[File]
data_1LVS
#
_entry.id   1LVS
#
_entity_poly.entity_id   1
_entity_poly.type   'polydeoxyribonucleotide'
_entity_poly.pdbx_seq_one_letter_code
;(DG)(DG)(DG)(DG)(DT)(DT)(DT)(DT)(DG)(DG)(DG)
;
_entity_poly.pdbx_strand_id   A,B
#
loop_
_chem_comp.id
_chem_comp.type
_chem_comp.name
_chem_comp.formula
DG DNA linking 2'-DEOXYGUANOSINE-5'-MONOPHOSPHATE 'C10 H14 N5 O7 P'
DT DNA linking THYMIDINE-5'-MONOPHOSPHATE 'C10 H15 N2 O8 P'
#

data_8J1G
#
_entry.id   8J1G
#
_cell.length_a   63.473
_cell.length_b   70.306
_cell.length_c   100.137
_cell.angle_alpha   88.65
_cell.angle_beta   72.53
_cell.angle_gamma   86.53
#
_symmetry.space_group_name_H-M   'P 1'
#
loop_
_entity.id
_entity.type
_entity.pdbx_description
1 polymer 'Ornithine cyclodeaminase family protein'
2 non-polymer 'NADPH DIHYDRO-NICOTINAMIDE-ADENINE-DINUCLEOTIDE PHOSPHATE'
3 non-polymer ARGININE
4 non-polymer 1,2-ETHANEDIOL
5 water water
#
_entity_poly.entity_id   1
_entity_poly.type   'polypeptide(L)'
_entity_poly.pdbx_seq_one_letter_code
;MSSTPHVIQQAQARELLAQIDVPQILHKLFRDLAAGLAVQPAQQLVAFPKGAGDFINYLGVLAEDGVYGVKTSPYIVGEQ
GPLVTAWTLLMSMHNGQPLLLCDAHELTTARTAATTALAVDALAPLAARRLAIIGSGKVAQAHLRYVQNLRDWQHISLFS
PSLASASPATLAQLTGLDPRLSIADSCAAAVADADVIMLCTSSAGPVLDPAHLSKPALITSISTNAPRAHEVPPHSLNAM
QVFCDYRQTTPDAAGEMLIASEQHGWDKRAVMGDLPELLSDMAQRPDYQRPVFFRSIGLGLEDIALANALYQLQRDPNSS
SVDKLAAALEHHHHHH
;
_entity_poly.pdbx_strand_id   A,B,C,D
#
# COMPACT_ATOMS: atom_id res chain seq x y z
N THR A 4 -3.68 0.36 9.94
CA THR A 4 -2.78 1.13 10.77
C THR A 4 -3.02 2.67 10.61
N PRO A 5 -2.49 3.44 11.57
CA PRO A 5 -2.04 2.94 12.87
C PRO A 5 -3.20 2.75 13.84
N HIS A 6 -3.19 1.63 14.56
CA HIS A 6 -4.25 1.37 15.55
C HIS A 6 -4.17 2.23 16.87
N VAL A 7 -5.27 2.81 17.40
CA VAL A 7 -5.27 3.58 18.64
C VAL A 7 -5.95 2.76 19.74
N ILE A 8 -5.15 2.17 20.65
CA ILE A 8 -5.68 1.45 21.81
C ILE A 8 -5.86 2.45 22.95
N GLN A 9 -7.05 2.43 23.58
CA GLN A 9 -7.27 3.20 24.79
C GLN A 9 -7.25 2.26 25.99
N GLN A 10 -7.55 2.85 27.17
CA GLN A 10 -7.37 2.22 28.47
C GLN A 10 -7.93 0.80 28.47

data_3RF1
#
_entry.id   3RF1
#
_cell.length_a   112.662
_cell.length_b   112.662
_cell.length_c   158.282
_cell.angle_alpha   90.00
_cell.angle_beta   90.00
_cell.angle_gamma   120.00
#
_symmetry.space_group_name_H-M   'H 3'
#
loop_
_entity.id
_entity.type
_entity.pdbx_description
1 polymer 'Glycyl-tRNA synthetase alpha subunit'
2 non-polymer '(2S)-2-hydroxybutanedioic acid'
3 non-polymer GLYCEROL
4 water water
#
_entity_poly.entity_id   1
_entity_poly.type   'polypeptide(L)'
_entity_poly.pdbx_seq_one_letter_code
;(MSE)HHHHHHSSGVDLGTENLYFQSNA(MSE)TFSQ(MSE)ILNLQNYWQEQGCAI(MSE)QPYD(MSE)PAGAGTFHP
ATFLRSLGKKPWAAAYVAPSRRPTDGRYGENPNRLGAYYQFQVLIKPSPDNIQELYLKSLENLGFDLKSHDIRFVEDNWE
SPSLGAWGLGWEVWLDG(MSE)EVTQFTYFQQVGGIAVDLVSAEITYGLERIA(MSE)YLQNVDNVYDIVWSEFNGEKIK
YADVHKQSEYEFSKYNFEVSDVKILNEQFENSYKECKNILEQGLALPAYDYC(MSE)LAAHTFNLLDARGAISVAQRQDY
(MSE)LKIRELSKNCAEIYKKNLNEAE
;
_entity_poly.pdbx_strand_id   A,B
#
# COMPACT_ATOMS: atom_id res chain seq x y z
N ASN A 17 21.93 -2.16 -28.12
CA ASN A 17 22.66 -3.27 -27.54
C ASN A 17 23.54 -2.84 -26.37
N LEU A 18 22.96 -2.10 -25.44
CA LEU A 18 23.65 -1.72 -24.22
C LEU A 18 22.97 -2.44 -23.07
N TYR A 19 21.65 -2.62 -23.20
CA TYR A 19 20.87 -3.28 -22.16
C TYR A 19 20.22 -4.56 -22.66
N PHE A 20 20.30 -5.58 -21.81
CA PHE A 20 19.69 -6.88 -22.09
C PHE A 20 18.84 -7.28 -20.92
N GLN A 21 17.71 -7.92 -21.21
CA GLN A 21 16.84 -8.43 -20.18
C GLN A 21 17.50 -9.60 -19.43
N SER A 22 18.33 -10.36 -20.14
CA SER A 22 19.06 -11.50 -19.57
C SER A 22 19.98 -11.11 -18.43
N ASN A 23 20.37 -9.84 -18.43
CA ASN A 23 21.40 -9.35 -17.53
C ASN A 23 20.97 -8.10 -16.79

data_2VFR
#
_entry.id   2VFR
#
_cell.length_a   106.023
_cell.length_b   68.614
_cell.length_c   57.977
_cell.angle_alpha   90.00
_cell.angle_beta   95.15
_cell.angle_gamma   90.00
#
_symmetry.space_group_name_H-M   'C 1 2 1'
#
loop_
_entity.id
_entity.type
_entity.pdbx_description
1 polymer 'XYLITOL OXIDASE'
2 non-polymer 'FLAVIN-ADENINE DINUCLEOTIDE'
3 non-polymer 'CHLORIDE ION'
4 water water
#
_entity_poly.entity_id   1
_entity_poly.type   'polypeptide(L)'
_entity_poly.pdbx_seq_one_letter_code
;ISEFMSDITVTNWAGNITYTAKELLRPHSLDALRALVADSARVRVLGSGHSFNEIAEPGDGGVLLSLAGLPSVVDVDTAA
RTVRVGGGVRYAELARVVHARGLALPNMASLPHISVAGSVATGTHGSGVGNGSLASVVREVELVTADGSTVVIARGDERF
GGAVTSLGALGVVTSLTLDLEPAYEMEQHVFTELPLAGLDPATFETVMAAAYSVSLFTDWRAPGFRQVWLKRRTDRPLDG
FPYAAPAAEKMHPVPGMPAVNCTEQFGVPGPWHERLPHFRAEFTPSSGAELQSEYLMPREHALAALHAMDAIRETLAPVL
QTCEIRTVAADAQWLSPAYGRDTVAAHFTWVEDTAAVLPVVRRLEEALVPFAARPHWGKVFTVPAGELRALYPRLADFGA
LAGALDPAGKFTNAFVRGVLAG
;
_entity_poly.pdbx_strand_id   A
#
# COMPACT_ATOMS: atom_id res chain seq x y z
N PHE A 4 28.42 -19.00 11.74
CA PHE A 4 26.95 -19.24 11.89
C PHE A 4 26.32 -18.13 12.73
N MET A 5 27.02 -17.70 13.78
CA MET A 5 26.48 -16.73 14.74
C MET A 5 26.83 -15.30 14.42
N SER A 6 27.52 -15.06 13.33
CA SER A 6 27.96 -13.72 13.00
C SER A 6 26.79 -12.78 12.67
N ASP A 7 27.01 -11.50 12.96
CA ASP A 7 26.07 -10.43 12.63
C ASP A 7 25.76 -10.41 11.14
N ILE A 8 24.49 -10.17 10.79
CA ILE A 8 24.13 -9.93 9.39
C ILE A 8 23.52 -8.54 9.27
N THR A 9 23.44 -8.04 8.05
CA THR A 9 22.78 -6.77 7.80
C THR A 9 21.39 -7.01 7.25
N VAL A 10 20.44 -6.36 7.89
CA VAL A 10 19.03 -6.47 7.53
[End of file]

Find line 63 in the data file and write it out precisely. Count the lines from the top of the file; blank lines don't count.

C HIS A 6 -4.17 2.23 16.87